A previously healthy 41-year-old male presented to the clinic with chief complaint of non-specific upper abdominal pain and discomfort. Lately he experienced postprandial diarrhea and an 8 kg loss of weight. Physical examination was unremarkable. Total bilirubin, alkaline phosphatase, GGT and hepatic enzymes were within normal limits, as were plasma CA19-9, CEA and chromogranin A.
Ultrasound of the upper abdomen revealed a 5 cm hypoechoic lesion of the head of the pancreas. No dilation of the bile ducts was noticed. Computerized tomography with cross sectional imaging of the abdomen revealed a 6.1x5.4 cm lesion in the head of the pancreas. The lesion was enhanced in early arterial phase (Figure 1) and washout during the portal phase. The lesion did not cause dilation of neither the intranor extra-hepatic bile ducts. Although the tumor displaced the superior mesenteric artery and the portal vein, there was a clear plane between the lesion and the vasculature. Endoscopic ultrasound revealed the aforementioned lesion with no vascular involvement. Due to the extreme hypervascularity of the lesion it was elected not to biopsy the tumor.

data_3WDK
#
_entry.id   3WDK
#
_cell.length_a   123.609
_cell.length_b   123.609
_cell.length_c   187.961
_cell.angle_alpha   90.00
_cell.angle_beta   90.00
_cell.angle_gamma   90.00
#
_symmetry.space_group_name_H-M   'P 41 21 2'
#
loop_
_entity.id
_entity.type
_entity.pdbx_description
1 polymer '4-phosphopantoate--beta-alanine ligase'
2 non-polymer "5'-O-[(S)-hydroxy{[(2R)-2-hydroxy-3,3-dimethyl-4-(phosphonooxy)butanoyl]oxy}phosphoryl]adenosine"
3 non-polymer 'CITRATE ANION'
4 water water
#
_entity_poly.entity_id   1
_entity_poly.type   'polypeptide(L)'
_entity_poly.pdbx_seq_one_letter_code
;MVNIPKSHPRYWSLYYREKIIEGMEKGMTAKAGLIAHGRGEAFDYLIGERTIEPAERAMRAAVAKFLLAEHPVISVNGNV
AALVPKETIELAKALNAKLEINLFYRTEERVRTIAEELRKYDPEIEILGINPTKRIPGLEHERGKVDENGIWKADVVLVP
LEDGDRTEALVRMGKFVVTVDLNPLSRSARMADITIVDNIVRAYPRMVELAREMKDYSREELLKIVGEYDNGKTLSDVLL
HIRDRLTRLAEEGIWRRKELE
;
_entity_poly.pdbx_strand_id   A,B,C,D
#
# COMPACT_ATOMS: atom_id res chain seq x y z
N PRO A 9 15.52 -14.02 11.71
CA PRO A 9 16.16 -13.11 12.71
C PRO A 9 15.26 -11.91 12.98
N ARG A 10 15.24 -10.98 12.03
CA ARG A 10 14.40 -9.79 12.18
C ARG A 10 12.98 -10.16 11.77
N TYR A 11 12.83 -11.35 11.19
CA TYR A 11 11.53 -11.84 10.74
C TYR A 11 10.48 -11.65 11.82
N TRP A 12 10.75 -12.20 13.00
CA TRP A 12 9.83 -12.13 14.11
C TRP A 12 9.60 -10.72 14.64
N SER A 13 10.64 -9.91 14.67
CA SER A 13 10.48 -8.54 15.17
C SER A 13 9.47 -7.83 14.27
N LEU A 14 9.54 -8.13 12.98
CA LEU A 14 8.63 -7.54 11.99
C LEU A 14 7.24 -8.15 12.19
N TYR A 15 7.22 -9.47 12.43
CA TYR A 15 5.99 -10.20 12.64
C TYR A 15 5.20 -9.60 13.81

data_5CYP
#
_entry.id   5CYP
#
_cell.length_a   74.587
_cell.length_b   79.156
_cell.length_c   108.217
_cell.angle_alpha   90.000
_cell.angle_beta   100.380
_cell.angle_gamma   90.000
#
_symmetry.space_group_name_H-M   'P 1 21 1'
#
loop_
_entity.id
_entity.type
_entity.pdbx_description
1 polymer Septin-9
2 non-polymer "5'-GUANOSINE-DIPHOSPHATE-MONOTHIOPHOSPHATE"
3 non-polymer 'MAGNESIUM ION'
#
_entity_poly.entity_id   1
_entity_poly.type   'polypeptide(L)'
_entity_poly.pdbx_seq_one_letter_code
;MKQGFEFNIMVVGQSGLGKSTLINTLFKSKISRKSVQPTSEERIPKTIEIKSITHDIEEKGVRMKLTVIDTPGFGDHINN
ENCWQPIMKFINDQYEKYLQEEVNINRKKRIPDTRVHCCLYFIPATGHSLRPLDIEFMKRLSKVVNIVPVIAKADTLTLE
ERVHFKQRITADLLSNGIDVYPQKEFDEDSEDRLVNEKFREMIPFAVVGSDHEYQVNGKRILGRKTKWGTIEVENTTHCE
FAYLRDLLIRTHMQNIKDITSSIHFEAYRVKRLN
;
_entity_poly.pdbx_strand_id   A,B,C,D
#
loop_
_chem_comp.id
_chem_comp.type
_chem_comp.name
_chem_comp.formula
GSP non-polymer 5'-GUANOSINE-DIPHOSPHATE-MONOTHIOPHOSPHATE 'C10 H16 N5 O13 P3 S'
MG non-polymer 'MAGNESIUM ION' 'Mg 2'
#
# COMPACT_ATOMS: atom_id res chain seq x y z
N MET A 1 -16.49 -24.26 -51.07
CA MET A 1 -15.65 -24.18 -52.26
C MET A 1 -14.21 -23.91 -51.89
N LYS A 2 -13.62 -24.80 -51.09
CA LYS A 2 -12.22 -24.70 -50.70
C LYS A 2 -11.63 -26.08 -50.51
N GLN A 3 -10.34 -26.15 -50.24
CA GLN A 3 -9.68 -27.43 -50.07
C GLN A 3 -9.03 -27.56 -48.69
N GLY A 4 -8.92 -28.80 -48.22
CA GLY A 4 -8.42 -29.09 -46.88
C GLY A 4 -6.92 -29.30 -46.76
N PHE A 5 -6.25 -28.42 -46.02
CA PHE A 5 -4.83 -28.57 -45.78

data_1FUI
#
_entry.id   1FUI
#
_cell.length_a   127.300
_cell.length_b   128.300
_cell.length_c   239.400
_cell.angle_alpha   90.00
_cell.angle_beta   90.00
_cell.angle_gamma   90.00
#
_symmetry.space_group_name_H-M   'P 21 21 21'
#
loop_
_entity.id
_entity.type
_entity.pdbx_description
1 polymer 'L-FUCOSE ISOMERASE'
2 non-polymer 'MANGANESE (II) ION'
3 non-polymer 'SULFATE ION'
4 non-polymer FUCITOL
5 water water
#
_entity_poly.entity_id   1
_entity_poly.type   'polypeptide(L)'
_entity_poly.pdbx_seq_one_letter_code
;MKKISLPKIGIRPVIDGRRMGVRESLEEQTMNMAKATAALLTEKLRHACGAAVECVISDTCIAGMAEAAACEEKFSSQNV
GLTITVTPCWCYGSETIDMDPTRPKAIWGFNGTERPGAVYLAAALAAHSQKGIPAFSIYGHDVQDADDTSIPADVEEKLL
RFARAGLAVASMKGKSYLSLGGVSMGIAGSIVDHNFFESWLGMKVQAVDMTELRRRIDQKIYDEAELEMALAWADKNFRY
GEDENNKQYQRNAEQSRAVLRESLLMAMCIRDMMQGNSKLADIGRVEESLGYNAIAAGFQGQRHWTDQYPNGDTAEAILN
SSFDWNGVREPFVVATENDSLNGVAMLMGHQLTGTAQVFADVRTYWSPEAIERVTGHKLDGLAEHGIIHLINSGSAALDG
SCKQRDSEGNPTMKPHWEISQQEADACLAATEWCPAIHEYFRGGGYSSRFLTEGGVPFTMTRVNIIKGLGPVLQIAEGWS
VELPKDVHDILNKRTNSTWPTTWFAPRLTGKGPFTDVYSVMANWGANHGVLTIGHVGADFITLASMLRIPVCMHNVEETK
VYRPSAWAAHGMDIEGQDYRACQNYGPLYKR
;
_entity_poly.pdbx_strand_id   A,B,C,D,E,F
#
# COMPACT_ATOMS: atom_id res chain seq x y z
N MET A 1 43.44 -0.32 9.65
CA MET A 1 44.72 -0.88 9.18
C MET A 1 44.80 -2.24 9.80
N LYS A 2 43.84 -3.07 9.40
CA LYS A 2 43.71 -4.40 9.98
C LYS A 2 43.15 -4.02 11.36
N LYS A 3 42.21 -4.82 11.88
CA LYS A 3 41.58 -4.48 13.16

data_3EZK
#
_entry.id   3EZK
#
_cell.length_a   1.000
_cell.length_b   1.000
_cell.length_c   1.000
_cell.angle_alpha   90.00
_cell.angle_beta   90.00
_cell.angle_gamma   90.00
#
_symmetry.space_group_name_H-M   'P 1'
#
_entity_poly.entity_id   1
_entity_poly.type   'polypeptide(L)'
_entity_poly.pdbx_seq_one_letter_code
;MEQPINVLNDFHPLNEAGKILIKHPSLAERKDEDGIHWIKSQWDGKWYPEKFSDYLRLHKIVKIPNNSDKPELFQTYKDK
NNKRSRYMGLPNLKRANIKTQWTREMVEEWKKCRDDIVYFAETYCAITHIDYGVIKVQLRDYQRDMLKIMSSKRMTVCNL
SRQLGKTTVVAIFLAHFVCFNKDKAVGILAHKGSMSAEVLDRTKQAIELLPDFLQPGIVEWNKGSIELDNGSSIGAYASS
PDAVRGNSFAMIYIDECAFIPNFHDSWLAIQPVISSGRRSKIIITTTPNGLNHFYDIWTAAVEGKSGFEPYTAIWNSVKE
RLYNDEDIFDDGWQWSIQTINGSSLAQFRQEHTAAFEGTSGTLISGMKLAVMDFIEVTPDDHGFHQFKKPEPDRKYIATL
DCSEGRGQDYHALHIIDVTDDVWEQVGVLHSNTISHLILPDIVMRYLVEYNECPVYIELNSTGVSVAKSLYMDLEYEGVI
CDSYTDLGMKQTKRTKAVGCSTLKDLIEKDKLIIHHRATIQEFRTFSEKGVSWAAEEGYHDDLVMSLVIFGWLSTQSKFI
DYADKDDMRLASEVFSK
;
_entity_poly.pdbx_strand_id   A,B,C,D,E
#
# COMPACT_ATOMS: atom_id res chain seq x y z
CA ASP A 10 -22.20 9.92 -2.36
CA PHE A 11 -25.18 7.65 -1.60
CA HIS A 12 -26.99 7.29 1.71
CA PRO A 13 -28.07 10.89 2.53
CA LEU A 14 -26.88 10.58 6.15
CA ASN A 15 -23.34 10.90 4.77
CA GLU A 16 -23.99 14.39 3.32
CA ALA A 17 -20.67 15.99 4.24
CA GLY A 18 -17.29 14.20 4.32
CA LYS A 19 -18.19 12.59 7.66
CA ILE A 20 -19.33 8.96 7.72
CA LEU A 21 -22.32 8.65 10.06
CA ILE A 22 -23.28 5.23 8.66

In order to increase patient safety during surgery, an arterial diagnostic and therapeutic angiography was elected. Angiography showed the extreme hypervascularization of the lesion (Figure 2a). The tumor was supplied by the anterior and posterior branches of the superior pancreaticoduodenal arteries and the dorsal pancreatic artery. It was noticeable that the gastroduodenal artery was large in diameter, larger than the common hepatic artery. A “steal like syndrome” due to the hypervascularization of the lesion resulted in the enlargement of the gastroduodenal artery with the resultant of reduced size of the right and left hepatic arteries. The dorsal pancreatic artery was approached selectively through the superior mesenteric artery and embolized with coils along side with the main superior pancreaticoduodenal artery. The tumor blood supply was still maintained by a small branch of the posterior pancreaticoduodenal artery (Figure 2b).